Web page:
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I am in the land plan camp as well. I used to fix the gravel road that we live on every couple weeks. This is because we live on a dead end road and where we pull out onto the county road it is a blind intersection to our left as it is on the backside of a hill. Crappy design but when it was built there wasn't as much traffic as today. Back then the gravel extended right to the edge of the Co Rd so as you tried to pull out people would spin their tires a bit and make huge pot holes. So, I would go down there with the FEL and BB to fix them. Finally got the city to pave the gravel road 20' back from the intersection so now we are taking off from asphalt.

For the work I was doing down there mainly moving large amounts of dirt, I think the BB was still the better choice. However on the way down there I would normally work on the washboarding and that was a little more difficult and where a landplane would do the trick better. Don't get me wrong, I could fix washboarding, it would just be easier with a LP than a BB. If you have a lot of potholes you are repairing then it is harder decision but you could address those with the FEL and then use the LP long term to keep up on it.
 

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I bought a 60" for my 1025R and traded it for a 48" one within 3 weeks. If and when you need to load it up, a 60" is too much for a 1025R to handle. Whenever I purchase an implement, I want it to be as versatile as possible. I realize that a 60" BB on a 1 series could probably do the intended task, but down the road you'll find and have other projects that require deeper scarifing and moving full boxes of material.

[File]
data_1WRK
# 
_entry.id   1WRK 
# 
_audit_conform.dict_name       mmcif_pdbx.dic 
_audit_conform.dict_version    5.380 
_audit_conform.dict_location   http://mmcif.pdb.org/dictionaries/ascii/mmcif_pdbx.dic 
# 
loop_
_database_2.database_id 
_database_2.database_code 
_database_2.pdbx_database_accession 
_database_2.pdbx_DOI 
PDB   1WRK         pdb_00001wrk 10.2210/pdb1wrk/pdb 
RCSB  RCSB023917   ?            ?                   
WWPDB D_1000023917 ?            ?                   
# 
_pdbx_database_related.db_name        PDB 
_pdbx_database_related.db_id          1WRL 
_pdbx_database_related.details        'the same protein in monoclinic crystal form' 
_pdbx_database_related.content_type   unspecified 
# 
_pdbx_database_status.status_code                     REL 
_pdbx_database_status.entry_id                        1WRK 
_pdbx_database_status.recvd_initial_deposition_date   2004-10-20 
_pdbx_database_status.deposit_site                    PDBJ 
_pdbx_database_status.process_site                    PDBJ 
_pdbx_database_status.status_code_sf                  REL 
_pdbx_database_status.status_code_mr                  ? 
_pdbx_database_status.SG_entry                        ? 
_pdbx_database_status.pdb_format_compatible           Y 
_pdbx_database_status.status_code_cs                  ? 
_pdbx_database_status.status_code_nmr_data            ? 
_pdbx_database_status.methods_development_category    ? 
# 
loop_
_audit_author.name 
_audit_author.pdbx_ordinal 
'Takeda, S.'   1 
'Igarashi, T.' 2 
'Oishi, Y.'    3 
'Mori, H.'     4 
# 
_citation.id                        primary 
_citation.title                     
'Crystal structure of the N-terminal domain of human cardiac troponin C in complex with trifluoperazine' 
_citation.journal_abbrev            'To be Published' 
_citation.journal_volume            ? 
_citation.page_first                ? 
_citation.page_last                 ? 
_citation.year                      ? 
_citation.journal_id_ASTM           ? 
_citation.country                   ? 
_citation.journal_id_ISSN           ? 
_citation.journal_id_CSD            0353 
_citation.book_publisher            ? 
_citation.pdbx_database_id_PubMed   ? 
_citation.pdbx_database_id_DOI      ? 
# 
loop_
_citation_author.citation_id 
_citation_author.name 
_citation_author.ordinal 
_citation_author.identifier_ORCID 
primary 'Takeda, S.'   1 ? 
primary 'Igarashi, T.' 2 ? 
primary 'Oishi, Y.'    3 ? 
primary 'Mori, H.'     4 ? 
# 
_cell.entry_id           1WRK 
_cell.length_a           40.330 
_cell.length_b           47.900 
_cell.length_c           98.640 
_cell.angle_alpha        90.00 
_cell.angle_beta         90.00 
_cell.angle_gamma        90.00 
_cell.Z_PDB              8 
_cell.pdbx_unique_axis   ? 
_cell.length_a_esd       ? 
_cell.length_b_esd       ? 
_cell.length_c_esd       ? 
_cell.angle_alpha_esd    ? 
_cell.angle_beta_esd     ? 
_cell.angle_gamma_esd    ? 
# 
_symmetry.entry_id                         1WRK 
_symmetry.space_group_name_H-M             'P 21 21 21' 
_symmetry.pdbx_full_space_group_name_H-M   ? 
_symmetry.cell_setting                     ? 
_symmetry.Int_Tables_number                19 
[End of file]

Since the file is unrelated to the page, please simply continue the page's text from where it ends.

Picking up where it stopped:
That said, I too am in the camp of landplane if your looking for a dedicated driveway maintainer.
 

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I pull a 60 inch land plane with my 2305 and it does an awesome job.
 

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Discussion Starter #11
I to was looking to get a box blade at one time for driveway maint. So i started watching youtube videos about boxblading and videos of landplanes started popping up and how they are used and the end results. So i have changed up and will be getting a landplane probably next month. I have a rear blade so if i need to move alot of material i will use it, and the landplane to grade and smooth. Check out some videos before you decide. Good luck to you.
I hear you. I have access to a 6 foot blade which isn’t the same but it will dig my high side ditches and I hope to shape the road and the crown with the box blade.
 

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I'm guessing it will work with both a 48" and 60". Not for certain, But I would think a 60" box blade full of gravel would maybe be a little heavy to pull. The downside of going to 48" is that it wont cover the width of your wheel base.


It also really depends on the manufacturer of the box blade you decide to get.

We have a 60" frontier box blade that probably weighs 500 lbs or so and our 2520 can use it pretty easily. We also have a 72 inch Gannon box blade that weighs around 1100 lbs, the 2520 doesn't have a chance of using that.

Here is a look at the two in action: